My Encounter with Brazilian Portuguese
(Paraty, RJ, Brazil)
* Studying Portuguese in Brazil.
My husband and I are ex-patriates from the U.S. My experience with the language of Brazilian Portuguese began almost two years ago. Perhaps it is a unique experience or others have also felt similarly when moving to a new country where the language spoken is not English as in my case, or it’s not your native language.
Upon arriving in February 2008 I knew perhaps a vocabulary of 100 words and had only the confidence to speak 10 of these words. Months later, with the help of my Portuguese tutor, Mr. Charlles Nunes, my vocabulary and ability to speak has improved and evolved tremendously.
My story though is not simply the discovery of a new language and culture, but also (I) the discovery of various aspects of myself and (II) other sub-languages that became apparent through observation and the fact that I was initially unable to communicate verbally in Portuguese.
When you’re completely immersed in a new country, and to make that even more challenging, a fairly remote area of a country where a mere handful speak your own language, it can actually be fairly frustrating. Perhaps not at first, but over time the frustrations can surface.
I thought myself to be fairly progressive with a passion for learning. I have two degrees – my bachelors in business with a chemistry minor and my MBA – Masters in Business Administration. Brazil is the third country that I have lived in.
I’m originally from Trinidad & Tobago (T&T), and then moved to the U.S. for my bachelor’s degree at the age of 19. My transition to the U.S., I thought was fairly simple, perhaps due to my age and my abounding energy. Or perhaps it was due to the fact that both countries i.e. the U.S. and T&T – shared the same language – English. In hindsight, the latter played a significant role. For a few months and to some extent it still happens but certainly not as extreme, entire conversations would simply pass me by.
My neighbors, son’s teachers, doctors, receptionists would talk to me, and without a doubt, most of the time I had a very glazed dumbfounded look. I thought, “Hey perhaps if I just responded with Sim! Or Tá!, they would think I knew what they were saying”. Maybe in some cases it worked, because some people just kept on talking and asking me more questions! Which only resulted in me seeming more confused. Some I think must have thought “Hmmm… she has no idea what I am saying…” and that was the end of the conversation.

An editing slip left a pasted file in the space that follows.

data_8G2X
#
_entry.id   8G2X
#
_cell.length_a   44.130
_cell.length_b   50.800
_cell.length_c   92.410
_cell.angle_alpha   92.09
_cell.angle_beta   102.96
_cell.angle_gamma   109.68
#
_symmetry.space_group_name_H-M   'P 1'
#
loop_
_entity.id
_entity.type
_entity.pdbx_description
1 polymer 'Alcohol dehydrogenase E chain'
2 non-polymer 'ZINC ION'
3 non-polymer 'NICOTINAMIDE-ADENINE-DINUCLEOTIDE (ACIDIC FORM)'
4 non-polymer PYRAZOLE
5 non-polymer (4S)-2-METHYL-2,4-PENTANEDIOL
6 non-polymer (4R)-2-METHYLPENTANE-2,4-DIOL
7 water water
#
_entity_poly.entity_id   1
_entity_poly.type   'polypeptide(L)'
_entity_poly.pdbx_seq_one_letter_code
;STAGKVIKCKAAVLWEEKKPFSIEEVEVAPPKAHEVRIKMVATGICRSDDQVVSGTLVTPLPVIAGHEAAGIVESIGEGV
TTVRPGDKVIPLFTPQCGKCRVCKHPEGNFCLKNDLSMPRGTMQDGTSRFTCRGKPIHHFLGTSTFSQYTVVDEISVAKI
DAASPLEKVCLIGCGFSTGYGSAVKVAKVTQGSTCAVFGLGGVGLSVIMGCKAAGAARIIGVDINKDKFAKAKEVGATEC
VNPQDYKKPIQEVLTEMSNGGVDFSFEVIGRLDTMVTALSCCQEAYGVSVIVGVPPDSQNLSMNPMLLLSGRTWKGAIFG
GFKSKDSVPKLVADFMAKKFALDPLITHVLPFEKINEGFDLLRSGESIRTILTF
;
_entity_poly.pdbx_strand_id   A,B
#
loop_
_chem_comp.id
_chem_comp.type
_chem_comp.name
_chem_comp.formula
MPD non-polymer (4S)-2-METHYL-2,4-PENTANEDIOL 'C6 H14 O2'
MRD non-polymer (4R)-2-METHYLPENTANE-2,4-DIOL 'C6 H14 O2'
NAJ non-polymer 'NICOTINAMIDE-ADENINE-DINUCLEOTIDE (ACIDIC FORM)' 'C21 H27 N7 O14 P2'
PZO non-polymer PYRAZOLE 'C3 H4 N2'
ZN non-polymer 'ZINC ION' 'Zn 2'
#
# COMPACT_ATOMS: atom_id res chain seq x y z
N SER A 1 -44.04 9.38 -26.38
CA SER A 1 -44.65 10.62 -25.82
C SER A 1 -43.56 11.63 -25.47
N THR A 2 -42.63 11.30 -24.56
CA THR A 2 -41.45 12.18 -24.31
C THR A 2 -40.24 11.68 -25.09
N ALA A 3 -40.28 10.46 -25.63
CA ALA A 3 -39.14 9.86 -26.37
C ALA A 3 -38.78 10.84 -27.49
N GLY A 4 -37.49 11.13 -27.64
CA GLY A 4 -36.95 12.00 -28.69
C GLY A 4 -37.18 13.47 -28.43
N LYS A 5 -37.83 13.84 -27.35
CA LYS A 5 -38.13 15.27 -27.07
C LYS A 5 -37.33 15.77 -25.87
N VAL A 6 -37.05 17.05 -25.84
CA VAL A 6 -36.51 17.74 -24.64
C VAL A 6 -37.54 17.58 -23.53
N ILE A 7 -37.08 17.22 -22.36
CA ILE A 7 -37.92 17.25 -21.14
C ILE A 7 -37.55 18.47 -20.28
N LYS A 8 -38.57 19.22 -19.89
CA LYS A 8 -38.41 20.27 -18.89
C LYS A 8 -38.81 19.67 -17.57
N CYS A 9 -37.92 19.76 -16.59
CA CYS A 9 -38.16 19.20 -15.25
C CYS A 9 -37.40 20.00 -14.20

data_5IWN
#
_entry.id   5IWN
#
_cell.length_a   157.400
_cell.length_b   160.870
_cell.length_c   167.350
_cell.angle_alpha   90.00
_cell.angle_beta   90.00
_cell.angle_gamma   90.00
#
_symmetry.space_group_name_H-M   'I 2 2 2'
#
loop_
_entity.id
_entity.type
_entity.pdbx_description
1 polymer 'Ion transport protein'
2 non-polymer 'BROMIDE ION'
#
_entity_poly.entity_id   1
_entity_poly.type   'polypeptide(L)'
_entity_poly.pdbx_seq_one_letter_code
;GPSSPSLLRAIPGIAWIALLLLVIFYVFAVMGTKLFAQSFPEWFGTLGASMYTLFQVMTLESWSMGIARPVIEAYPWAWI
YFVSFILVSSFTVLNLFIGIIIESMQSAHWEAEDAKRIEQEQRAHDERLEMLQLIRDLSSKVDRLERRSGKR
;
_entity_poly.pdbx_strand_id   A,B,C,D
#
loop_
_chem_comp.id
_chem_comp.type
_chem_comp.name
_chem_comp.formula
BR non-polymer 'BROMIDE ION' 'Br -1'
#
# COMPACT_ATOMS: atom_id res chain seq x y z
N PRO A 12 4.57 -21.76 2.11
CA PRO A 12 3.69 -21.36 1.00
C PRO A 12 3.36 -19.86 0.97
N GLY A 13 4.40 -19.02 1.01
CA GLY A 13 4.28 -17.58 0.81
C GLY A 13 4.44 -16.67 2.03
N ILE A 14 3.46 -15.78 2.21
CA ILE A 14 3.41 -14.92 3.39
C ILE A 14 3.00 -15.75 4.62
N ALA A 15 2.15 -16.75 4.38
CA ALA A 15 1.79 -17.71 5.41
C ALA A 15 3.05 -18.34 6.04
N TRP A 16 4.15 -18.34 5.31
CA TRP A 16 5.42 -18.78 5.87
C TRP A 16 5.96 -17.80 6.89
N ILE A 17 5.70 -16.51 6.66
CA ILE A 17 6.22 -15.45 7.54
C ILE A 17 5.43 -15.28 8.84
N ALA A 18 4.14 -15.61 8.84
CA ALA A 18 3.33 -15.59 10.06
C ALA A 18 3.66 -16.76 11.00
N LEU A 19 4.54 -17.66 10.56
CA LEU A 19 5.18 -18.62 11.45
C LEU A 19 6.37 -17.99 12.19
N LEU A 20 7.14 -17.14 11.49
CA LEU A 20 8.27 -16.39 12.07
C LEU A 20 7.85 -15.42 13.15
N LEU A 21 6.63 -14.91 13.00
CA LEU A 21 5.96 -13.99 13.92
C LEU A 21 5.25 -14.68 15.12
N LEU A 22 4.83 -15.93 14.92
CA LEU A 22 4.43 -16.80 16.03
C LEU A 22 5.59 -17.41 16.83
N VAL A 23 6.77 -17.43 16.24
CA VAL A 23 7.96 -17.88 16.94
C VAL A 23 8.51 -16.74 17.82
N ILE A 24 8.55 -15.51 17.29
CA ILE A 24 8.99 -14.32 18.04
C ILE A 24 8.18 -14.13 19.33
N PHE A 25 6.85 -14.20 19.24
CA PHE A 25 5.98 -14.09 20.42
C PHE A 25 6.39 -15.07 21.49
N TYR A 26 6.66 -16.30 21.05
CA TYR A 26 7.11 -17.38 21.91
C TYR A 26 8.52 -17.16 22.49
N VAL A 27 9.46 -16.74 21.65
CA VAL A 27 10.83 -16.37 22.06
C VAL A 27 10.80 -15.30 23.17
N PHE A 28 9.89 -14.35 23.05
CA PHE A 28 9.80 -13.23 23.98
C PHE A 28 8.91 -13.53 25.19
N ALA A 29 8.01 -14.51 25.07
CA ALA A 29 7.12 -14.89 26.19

Situations like that, when you’re trying to catch on to conversations with the hope of at least sounding a little bit intelligent can actually lead to some self-doubt. I don’t think I ever hit a wall, as the expression goes, and just closed myself off from the language.
I can understand, however, where some immigrants that I do know in the U.S., can shut themselves off from learning a new language even when completely immersed in the culture and lifestyle. I would have to admit I became more self-conscious of how I said things in Portuguese.
With time on my side, as I learned more of the language - through my Portuguese tutors, every day interactions from my extremely talkative neighbor, the television (thanks to my 3 year old’s intense interest in cartoons and programs on Discovery Kids), the radio, magazines, newspapers and Brazilian music cds, my fear of speaking incorrectly diminished.
As I fumbled and mumbled along in my newly adopted language, I also began to